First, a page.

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Gait Posture. 2014 Jan;39(1):235-40. doi: 10.1016/j.gaitpost.2013.07.110. Epub 2013 Aug 12.

Categorization of gait patterns in adults with cerebral palsy: a clustering approach.

Author information

1
Université Versailles Saint Quentin en Yvelines, EA 4497, CIC-IT 805, APHP Service de physiologie et d'exploration fonctionnelle, Hôpital Raymond Poincaré, 92380 Garches, France. Electronic address: roche.nicolas@rpc.aphp.fr.

Abstract

Gait patterns in adults with cerebral palsy have, to our knowledge, never been assessed. This contrasts with the large number of studies which have attempted to categorize gait patterns in children with cerebral palsy. Several methodological approaches have been developed to objectively classify gait patterns in patients with central nervous system lesions. These methods enable the identification of groups of patients with common underlying clinical problems. One method is cluster analysis, a multivariate statistical method which is used to classify an entire data set into homogeneous groups or "clusters". The aim of this study was to determine, using cluster analysis, the principal gait patterns which can be found in adults with cerebral palsy. Data from 3D motion analyses of 44 adults with cerebral palsy were included. A hierarchical cluster analysis was used to subgroup the different gait patterns based on spatiotemporal and kinematic parameters in the sagittal and frontal planes. Five clusters were identified (C1-C5) among which, 3 subgroups were determined, based on spontaneous gait speed (C1/C2: slow, C3/C4: moderate and C5: almost normal). The different clusters were related to specific kinematic parameters that can be assessed in routine clinical practice. These 5 classifications can be used to follow changes in gait patterns throughout growth and aging as well to assess the effects of different treatments (physiotherapy, surgery, botulinum toxin, etc.) on gait patterns in adults with cerebral palsy.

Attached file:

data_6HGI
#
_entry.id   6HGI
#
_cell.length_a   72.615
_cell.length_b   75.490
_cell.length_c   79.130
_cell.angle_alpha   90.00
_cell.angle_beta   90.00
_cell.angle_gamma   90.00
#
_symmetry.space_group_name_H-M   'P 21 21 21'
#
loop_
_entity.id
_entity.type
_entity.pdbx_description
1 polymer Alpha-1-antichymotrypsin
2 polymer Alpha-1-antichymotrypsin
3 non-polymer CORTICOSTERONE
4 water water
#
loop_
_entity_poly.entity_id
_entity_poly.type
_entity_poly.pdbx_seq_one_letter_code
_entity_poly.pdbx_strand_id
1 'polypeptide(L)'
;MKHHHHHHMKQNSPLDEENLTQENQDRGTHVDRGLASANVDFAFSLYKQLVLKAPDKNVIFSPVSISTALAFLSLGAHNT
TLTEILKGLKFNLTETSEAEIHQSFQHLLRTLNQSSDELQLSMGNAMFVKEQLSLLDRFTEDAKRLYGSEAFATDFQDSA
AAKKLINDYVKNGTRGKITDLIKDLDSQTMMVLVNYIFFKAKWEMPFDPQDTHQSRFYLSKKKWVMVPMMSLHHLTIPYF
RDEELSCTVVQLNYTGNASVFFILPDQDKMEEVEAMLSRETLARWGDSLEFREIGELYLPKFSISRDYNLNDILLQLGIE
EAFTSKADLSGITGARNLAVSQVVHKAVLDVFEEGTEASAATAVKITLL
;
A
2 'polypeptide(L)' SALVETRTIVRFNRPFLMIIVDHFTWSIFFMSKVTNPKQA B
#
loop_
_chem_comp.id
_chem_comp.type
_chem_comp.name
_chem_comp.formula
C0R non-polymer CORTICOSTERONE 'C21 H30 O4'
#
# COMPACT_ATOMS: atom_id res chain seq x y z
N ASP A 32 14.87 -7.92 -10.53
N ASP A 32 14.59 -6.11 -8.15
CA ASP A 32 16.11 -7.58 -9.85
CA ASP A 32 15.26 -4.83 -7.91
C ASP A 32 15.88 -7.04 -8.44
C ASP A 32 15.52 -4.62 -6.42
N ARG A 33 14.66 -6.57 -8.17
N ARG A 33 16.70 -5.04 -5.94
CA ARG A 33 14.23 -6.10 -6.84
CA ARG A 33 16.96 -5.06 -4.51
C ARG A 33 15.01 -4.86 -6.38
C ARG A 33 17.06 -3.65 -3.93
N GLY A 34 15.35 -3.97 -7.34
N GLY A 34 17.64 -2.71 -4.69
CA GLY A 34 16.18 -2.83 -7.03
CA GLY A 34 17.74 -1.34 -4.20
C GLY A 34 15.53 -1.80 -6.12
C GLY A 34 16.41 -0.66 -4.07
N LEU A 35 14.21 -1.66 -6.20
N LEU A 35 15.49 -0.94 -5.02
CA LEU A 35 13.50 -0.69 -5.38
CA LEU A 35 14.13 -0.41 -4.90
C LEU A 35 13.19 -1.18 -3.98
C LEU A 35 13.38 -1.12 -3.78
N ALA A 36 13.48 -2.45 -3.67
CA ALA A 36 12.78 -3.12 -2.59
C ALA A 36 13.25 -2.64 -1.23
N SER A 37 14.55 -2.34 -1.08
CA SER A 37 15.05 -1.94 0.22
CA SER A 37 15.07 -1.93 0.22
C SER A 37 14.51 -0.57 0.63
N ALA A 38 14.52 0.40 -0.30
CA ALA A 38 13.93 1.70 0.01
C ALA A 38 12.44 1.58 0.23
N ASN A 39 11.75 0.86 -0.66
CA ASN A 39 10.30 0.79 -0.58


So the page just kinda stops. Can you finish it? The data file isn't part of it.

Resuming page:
KEYWORDS:

3D gait analysis; Adult; Cerebral palsy; Cluster analysis; Gait pattern

PMID:
23948331
DOI:
10.1016/j.gaitpost.2013.07.110
[Indexed for MEDLINE]

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